As the U.S. swine industry continues to evolve, so do the ideas and research that will guide pig farmers into the future. The annual meeting of the Midwest Section of the American Society of Animal Science, held March 2-4 in Omaha, Neb., was a showcase of such innovations and work. Here's a short list of presentations we found to be particularly interesting.
Gilt development is a difficult area to conduct research, but it is an important area of focus for producers. While limited research exists, gilt development diets have generally not been shown to have a great impact on subsequent productivity.
Therefore we found "PSII-18 Dietary Strategy for Gilt Development" of particular interest. The researchers, from United Animal Health, reported gilts reared on a diet greater in fat, amino acids and copper had improved gilt farrowing rate and sow retention to the second parity. Perhaps this study or components of this study should be repeated, yet we believe their data are quite promising.
As pre-weaning mortality continues to be an issue for the industry, it was not surprising to find a large number of abstracts in this area. We found a variety of new ideas and noted that some are quite practical and easy to implement, which is key to adoption. Drying piglets at birth is a common strategy to prevent chilling and enhance piglet survival.
A study, from the University of Illinois, "Abstract 85 — The Effect of Drying and Warming Piglets at Birth on Pre-weaning Mortality" studied the impact of drying and warming pigs using 802 litters. The researchers reported drying and warming pigs at birth improved piglet survival when farrowing room temperatures were below 77 degrees F but did not impact piglet survival when farrowing room temperatures were 77 degrees or above. Therefore drying and warming piglets may be beneficial depending on farrowing room temperature.
Nutrient access continues to be a challenge for newborn piglets. Piglet birth weight, piglet vitality, a sow's number of functional teats, sow colostrum production and sow milk yield all influence nutrient access of piglets. Perhaps increasing the number of calories in the crate at farrowing offers potential to enhance piglet survival. Researchers at North Carolina State University evaluated administering 1 ml of concentrated milk replacer 24 hours after farrowing in their project "PSVII-14 — Effects of birth characteristics, nursing behaviors and supplemental milk on piglet pre-weaning growth and survival." Although a pilot project, giving the concentrated milk replacer improved piglet survival.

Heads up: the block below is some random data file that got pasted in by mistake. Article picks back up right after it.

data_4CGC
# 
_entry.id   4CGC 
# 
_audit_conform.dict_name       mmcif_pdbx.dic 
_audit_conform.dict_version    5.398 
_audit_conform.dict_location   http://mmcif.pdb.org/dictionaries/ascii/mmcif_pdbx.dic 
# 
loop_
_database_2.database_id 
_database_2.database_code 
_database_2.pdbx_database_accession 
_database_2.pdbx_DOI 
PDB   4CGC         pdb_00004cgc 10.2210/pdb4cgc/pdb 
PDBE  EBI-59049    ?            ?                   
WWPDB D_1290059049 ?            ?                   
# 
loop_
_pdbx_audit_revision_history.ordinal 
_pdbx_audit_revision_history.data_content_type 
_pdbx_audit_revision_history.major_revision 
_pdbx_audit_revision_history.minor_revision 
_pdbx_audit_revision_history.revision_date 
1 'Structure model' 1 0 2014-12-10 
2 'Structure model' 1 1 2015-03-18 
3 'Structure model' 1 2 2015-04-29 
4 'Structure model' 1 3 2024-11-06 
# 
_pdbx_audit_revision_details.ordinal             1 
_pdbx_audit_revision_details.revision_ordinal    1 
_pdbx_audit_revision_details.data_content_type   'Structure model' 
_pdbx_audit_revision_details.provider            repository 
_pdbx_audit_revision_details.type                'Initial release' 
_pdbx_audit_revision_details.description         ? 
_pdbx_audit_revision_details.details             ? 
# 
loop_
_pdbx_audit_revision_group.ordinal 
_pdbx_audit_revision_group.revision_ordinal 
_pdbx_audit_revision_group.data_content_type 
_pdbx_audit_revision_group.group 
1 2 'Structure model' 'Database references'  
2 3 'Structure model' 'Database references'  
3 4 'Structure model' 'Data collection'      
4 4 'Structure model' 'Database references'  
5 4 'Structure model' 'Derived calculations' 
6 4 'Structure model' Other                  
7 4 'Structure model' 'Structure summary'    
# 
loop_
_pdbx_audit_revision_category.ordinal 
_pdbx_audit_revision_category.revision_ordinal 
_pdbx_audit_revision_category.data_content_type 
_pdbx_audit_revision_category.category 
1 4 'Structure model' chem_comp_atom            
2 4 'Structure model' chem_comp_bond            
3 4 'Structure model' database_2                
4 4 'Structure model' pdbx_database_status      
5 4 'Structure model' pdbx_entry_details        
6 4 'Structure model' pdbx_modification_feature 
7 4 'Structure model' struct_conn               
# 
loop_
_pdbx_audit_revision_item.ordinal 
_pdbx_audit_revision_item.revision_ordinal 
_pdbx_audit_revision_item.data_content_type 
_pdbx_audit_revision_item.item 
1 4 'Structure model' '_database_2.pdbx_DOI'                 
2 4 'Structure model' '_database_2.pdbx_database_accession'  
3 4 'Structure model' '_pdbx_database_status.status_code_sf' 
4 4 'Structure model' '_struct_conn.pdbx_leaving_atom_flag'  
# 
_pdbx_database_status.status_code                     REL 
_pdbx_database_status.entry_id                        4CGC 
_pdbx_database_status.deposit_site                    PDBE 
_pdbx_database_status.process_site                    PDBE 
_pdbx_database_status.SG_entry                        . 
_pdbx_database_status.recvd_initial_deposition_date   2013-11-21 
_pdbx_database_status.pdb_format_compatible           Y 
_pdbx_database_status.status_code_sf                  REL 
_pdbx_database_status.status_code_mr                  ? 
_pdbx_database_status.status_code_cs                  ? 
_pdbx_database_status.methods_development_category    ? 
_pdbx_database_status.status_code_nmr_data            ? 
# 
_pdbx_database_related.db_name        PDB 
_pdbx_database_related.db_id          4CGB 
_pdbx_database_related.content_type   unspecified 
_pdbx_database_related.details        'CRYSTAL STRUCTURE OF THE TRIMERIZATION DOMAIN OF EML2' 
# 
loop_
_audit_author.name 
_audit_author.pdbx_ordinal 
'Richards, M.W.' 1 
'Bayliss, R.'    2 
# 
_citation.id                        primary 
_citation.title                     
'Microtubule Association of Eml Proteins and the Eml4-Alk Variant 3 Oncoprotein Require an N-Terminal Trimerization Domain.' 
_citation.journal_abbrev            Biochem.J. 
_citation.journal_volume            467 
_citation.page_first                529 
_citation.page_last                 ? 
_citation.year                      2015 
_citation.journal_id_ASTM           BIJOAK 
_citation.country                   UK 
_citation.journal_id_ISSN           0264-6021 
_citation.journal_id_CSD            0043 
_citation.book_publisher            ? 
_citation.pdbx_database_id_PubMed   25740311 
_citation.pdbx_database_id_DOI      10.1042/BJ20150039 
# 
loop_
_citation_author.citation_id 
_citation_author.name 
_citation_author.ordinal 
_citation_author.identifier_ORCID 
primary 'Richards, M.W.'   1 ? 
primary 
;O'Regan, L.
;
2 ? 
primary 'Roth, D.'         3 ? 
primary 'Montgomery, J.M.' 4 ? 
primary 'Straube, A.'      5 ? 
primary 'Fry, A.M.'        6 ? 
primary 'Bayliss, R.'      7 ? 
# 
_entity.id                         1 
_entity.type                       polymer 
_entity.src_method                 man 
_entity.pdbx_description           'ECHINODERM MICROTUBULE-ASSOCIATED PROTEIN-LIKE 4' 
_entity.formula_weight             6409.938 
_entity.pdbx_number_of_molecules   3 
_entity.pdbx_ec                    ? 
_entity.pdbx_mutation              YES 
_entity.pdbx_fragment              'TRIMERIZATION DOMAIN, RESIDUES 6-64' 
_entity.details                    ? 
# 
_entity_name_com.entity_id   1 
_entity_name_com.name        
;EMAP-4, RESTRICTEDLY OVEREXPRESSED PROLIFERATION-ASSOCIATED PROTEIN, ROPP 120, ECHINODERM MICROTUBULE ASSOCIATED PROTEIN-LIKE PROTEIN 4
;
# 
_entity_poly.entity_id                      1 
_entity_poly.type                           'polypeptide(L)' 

Previous research out of Denmark suggests increasing the number of meals a sow receives just prior to farrowing can improve a sow's energy status and reduce the number of stillborn piglets. An abstract from AMVC Nutritional Services, "Abstract 276 — Impact of pre-farrow feeding amount and timing on stillborn rate of sows" indicated sows fed 2 pounds in the morning and 2 pounds in the afternoon had 3% lower stillborns (5.6 versus 8.6%) when compared to sows fed 4 pounds once daily in the morning.
An abstract from Kansas State University, "Abstract 277 — Effects of timing and amount of feed prior to farrowing on sow and litter performance under commercial conditions," furthers the argument to feed multiple meals pre-farrow. The authors reported feeding 1.5 pounds every six hours pre-farrowing improved piglet survival.
Another important aspect the Midwest ASAS continues to provide is the many opportunities for student development. Our students enjoyed the Student Breakfast and Learn event featuring Stephanie Wisdom from the National Pork Board who discussed "Communicating Science to Different Audiences," an important message for all of us.
The future of the industry also requires training of quality students for our workforce and that quality was on display in a Young Scholar Presentation, Abstract 257, "Using an Integrated Systems Biology Platform to Determine the Mode of Action of Feed Additives in Nursery Pig Diets." The author, Michaela Trudeau (also the Stahly Outstanding Swine Nutrition Graduate Student Award winner), explained the importance of conducting research that dives deeper than traditional growth performance studies which often give results on one farm that cannot be repeated on others. Merging current nutrition models with gut physiology, microbiome compositions and metabolomics will give more understanding to the mechanisms by which feed additives enhance growth providing better insights to their application on farm.
As we travel back home discussing the highlights of the past three days, there is no doubt the future is bright in terms of finding answers to problems producers are facing.